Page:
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Do Non-Catholic Christians need to become Catholic? – Marcus and JonMarc Grodi

October 3, 2019 No Comments

In this age when so many forms of Christianity exist, and so often the mode of Christianity one chooses tends to be based on habit or preference, what are we to make of Christ’s prayer in John 17 that all His followers be one?

More than 500 years removed from the Protestant Reformation, many of the original issues at stake have been resolved, while new ones have arisen with the onset of modernity. Even Vatican II recognized that the way Catholics talk about our non-Catholic brothers and sisters needed to change, given that so many Christians outside the Catholic Church share our belief in the Trinity, the saving death and resurrection of Jesus, the crucial nature of Baptism, and more. But with all of those things in common, is it still necessary for Catholics to invite their non-Catholic brothers and sisters home to full communion with the Catholic Church?

Marcus and JonMarc Grodi look at what the Catechism says about these issues in a number of places, and what those passages mean for all Christians of goodwill who want to seek Jesus.


Passages from the Catechism of the Catholic Church:

846 How are we to understand this affirmation, often repeated by the Church Fathers?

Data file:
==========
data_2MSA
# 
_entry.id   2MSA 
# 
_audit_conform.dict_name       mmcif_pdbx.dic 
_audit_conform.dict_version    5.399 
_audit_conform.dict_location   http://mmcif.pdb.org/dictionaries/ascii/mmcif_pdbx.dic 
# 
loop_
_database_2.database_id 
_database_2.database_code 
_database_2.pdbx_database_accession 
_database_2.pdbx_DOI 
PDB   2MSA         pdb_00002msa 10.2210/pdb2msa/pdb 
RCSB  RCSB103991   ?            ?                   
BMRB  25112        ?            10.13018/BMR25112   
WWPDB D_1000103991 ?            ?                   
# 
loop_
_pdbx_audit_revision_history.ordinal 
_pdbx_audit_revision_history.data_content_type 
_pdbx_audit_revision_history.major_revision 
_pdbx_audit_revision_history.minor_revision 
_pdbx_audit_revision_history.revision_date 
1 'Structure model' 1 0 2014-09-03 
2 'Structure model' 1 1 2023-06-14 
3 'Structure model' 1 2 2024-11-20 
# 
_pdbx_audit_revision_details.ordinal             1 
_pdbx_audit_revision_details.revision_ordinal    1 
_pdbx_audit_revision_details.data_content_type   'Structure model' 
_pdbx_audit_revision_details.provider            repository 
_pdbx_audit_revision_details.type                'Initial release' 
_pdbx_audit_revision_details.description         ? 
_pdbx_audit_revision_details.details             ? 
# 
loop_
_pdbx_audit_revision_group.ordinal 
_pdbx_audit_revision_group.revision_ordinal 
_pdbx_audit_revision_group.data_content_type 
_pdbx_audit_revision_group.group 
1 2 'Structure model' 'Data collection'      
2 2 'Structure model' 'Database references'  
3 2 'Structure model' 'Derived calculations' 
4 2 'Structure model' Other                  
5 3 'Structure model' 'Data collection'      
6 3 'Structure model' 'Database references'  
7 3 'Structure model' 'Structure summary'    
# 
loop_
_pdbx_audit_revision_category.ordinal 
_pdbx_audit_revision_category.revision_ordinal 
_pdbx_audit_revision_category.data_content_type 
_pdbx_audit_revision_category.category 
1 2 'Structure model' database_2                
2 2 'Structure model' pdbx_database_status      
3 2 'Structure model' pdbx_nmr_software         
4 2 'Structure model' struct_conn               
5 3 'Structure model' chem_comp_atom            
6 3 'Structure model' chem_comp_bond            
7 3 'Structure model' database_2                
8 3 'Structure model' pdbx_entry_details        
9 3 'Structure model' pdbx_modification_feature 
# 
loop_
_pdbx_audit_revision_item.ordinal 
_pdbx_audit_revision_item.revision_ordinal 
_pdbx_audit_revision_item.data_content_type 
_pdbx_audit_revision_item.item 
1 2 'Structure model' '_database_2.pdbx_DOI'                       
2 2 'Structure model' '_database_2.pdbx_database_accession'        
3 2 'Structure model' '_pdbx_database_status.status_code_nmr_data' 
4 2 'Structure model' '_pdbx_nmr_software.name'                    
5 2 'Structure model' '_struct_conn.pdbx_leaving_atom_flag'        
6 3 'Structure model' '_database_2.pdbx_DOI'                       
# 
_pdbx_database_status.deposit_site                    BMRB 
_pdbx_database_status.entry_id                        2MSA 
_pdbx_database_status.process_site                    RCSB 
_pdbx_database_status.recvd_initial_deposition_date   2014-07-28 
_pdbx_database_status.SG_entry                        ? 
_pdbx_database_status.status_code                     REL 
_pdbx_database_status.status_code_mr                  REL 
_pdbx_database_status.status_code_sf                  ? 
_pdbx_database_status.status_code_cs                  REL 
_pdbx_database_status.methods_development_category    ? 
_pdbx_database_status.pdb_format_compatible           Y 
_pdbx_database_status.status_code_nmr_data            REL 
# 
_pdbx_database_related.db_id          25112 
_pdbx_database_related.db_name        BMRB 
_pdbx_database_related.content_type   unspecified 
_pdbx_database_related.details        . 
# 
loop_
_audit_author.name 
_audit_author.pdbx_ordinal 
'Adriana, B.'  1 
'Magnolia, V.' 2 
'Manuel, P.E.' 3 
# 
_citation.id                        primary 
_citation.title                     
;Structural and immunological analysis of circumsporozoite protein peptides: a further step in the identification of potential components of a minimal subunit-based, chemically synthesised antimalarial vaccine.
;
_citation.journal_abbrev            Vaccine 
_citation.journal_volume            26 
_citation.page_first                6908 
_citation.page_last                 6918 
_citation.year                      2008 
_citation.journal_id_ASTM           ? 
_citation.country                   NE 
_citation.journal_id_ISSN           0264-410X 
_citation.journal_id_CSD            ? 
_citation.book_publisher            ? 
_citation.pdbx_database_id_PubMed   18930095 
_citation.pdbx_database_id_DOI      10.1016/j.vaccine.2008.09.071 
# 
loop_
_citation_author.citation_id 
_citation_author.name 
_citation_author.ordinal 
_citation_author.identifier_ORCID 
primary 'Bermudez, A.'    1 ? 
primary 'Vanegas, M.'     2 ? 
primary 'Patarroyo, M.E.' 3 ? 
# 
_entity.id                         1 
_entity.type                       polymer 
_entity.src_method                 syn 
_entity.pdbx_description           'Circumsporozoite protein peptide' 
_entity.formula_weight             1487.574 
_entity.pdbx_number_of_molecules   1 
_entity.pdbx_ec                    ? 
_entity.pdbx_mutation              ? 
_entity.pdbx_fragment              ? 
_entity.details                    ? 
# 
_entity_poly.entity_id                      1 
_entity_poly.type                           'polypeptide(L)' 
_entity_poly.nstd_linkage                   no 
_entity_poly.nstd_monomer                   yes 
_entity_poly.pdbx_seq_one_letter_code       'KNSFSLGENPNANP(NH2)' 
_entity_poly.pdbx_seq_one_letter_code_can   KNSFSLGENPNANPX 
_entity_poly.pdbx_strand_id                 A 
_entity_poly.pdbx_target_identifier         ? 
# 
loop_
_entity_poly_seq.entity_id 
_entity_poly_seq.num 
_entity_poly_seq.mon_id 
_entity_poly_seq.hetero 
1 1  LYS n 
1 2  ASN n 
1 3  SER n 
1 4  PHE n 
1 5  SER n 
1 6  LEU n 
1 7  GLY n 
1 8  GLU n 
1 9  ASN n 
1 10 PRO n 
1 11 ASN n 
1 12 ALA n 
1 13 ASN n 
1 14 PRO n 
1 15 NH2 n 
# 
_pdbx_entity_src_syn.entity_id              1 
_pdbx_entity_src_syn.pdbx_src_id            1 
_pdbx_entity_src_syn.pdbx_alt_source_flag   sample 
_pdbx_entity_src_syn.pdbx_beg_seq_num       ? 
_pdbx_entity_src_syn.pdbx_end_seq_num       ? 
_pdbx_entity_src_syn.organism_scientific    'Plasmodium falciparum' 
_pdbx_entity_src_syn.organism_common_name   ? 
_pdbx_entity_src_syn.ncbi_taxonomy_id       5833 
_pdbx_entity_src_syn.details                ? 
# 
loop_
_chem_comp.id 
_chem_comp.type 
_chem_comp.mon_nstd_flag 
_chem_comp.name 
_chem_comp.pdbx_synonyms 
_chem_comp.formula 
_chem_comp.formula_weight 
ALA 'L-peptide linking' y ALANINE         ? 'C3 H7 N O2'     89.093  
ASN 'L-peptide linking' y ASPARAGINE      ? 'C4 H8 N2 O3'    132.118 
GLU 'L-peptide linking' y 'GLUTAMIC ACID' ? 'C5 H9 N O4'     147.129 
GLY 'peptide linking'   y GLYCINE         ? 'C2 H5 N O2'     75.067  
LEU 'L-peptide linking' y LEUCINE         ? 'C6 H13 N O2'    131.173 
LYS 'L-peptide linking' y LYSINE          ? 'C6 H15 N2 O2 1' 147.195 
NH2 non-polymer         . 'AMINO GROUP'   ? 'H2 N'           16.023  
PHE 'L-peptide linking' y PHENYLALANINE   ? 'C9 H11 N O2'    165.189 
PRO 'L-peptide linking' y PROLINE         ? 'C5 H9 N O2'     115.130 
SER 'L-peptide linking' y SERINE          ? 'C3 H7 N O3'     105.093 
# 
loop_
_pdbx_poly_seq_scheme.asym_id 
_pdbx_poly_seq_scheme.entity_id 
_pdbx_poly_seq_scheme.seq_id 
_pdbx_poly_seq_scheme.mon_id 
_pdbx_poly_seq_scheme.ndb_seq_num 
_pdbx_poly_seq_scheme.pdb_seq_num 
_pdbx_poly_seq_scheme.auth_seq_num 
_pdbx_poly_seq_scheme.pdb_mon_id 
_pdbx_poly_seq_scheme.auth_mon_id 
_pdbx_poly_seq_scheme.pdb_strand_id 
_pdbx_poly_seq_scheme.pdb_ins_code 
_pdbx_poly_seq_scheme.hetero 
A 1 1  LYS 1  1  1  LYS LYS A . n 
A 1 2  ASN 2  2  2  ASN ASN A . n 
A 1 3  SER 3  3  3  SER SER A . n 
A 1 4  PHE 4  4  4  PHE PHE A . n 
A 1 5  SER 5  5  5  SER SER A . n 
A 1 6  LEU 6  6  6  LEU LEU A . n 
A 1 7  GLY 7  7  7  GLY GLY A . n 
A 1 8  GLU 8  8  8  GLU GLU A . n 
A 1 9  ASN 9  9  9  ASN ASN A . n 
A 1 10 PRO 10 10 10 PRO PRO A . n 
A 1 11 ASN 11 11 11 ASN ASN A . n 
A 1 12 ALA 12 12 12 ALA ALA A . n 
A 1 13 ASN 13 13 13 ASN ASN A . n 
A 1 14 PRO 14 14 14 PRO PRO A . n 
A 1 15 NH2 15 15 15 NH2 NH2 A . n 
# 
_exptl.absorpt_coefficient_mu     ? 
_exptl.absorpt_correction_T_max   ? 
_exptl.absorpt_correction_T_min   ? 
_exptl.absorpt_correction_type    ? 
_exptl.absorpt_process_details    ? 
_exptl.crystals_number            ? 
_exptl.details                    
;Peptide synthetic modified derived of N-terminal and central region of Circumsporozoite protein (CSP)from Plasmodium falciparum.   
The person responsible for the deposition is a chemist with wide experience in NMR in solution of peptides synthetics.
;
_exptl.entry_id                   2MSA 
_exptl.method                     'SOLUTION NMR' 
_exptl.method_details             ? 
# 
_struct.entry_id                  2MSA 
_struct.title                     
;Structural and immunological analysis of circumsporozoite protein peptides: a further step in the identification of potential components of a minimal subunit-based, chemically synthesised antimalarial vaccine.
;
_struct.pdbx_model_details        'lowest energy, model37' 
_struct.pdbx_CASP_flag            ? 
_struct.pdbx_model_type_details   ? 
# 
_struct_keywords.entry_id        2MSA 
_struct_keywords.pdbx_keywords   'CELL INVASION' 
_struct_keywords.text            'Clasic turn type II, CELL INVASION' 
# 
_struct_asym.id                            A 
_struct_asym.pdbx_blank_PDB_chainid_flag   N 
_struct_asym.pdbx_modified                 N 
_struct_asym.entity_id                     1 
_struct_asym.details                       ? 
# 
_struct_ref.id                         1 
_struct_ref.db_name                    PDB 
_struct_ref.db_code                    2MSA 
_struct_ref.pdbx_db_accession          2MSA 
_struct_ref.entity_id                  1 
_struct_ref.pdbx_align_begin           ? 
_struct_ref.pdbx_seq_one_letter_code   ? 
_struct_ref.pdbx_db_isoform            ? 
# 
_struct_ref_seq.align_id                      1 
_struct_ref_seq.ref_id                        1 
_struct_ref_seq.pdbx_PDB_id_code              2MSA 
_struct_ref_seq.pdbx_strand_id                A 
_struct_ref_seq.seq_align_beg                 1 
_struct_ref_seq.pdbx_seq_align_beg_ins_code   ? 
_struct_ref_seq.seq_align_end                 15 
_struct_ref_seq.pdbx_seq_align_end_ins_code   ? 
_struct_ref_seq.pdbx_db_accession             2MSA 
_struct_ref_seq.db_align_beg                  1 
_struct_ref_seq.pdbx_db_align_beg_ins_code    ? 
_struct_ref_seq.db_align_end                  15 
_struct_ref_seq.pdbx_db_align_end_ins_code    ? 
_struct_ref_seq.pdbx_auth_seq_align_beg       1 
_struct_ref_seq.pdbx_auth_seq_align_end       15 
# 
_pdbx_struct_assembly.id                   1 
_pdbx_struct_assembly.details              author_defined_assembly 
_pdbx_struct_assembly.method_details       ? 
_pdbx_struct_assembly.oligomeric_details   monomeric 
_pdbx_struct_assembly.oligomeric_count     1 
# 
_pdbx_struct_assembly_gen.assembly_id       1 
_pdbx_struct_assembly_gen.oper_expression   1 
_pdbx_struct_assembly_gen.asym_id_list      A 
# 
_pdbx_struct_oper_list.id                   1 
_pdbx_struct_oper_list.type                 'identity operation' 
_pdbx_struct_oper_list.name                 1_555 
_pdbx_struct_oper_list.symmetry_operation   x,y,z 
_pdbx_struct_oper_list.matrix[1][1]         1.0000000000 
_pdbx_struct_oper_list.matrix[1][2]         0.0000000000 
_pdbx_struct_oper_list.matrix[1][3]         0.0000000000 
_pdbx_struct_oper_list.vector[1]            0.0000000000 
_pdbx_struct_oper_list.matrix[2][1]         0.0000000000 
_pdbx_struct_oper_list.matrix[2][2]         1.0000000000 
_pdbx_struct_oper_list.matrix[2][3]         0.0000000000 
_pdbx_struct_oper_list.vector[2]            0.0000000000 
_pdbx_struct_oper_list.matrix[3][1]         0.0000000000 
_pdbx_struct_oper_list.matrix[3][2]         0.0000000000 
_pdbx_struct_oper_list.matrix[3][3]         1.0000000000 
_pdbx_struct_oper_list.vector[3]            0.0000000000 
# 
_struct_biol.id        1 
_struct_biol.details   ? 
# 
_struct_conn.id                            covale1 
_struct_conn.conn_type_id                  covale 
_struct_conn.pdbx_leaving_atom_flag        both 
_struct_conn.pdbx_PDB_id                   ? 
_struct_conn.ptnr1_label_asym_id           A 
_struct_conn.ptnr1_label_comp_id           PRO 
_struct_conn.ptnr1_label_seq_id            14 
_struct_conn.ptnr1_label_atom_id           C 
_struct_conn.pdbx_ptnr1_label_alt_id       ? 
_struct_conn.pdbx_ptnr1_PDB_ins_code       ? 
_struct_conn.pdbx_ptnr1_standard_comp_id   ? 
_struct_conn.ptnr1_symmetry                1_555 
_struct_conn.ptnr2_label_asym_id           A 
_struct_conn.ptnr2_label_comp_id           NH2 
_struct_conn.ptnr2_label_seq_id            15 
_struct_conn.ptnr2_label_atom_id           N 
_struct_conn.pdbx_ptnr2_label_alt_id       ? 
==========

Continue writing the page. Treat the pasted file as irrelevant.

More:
335 Re-formulated positively, it means that all salvation comes from Christ the Head through the Church which is his Body: Basing itself on Scripture and Tradition, the Council teaches that the Church, a pilgrim now on earth, is necessary for salvation: the one Christ is the mediator and the way of salvation; he is present to us in his body which is the Church. He himself explicitly asserted the necessity of faith and Baptism, and thereby affirmed at the same time the necessity of the Church which men enter through Baptism as through a door. Hence they could not be saved who, knowing that the Catholic Church was founded as necessary by God through Christ, would refuse either to enter it or to remain in it.


1896 Where sin has perverted the social climate, it is necessary to call for the conversion of hearts and appeal to the grace of God. Charity urges just reforms. There is no solution to the social question apart from the Gospel (cf. CA 3, 5).


161 Believing in Jesus Christ and in the One who sent him for our salvation is necessary for obtaining that salvation. 42 “Since “without faith it is impossible to please [God]” and to attain to the fellowship of his sons, therefore without faith no one has ever attained justification, nor will anyone obtain eternal life ‘But he who endures to the end.'”]


1129 The Church affirms that for believers the sacraments of the New Covenant are necessary for salvation. 51 “Sacramental grace” is the grace of the Holy Spirit, given by Christ and proper to each sacrament. The Spirit heals and transforms those who receive him by conforming them to the Son of God. The fruit of the sacramental life is that the Spirit of adoption makes the faithful partakers in the divine nature 52 by uniting them in a living union with the only Son, the Savior.


1322 The holy Eucharist completes Christian initiation. Those who have been raised to the dignity of the royal priesthood by Baptism and configured more deeply to Christ by Confirmation participate with the whole community in the Lord’s own sacrifice by means of the Eucharist.

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